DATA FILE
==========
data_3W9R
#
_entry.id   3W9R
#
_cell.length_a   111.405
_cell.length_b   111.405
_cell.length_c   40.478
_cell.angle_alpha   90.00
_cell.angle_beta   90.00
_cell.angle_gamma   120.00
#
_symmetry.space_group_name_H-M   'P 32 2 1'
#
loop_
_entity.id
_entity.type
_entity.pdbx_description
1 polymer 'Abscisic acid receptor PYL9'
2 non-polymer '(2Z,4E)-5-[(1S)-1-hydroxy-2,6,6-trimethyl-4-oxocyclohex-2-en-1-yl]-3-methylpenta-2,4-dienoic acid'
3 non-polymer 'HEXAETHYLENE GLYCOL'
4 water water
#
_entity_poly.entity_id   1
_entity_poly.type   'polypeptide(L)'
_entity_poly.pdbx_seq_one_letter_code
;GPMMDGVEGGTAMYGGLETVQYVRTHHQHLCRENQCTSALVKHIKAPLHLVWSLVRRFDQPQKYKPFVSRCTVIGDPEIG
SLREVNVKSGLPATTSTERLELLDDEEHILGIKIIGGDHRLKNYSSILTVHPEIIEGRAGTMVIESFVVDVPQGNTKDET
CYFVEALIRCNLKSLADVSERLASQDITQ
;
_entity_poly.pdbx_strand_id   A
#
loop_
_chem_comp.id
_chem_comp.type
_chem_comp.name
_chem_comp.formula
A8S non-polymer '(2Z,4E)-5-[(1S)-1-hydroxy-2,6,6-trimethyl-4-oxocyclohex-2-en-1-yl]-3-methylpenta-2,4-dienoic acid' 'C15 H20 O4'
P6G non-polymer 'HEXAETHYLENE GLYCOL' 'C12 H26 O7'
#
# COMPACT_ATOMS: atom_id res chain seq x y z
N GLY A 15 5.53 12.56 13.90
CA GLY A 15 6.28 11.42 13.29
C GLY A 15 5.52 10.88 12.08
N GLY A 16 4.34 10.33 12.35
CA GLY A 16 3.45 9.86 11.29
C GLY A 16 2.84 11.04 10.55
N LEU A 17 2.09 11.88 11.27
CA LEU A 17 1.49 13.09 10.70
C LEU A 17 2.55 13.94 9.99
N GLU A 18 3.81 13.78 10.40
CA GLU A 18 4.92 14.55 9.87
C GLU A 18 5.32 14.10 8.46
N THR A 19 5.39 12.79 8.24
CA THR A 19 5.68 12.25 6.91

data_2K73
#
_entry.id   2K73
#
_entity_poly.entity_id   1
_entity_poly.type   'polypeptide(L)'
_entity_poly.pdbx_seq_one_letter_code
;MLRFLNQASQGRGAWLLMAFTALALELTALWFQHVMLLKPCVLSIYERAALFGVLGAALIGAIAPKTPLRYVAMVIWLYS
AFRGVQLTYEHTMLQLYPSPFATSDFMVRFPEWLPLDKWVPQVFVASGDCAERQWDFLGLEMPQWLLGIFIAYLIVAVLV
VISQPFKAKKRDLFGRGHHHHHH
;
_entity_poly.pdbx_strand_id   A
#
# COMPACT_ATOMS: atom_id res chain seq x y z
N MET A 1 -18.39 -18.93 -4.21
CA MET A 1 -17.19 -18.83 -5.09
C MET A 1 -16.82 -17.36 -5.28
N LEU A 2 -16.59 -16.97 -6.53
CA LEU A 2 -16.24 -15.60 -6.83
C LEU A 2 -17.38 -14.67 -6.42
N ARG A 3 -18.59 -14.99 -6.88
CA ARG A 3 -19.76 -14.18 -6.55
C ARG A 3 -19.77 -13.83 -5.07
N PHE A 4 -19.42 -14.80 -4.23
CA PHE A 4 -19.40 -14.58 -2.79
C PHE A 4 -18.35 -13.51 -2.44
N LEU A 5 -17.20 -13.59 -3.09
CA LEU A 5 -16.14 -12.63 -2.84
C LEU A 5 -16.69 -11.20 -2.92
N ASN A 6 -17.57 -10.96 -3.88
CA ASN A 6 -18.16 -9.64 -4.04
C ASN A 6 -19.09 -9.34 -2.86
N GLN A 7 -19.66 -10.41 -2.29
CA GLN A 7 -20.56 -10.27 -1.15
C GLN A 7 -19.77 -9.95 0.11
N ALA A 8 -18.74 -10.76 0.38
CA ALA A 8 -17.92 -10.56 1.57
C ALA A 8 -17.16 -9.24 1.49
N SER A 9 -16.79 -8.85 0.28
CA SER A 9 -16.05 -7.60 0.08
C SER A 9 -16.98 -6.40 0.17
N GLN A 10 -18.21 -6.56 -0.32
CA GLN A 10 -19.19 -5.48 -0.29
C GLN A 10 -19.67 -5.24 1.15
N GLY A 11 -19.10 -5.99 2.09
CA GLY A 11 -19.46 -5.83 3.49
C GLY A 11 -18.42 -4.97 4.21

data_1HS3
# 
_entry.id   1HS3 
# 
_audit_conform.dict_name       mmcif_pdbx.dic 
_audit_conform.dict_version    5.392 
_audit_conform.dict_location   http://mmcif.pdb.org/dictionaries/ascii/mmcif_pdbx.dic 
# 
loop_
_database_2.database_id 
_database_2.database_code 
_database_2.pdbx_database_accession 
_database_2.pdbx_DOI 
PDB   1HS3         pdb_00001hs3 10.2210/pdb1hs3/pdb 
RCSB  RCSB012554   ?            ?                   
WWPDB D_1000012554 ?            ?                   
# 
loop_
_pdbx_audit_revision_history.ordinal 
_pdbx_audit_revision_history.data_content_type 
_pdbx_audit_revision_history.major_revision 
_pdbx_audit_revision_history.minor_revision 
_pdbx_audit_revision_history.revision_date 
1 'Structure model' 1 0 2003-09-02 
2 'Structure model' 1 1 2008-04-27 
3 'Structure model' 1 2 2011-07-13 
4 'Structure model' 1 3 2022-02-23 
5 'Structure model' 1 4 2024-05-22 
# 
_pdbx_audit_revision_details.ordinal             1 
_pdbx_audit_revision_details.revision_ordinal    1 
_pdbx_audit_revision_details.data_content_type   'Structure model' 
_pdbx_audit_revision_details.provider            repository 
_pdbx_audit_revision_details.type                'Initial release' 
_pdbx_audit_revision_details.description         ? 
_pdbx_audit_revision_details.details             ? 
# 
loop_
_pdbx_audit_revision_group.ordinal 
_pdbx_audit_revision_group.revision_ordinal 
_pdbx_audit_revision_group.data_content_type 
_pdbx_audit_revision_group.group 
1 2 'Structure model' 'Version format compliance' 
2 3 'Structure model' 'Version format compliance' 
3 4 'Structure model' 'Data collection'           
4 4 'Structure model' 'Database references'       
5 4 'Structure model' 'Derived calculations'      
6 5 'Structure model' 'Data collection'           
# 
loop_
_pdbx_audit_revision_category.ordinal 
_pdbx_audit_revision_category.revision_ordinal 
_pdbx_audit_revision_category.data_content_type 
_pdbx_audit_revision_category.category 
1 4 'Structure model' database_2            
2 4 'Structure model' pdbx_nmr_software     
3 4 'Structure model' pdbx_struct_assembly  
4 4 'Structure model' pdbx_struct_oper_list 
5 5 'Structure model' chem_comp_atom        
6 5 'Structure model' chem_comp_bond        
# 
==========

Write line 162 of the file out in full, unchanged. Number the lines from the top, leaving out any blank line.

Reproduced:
# 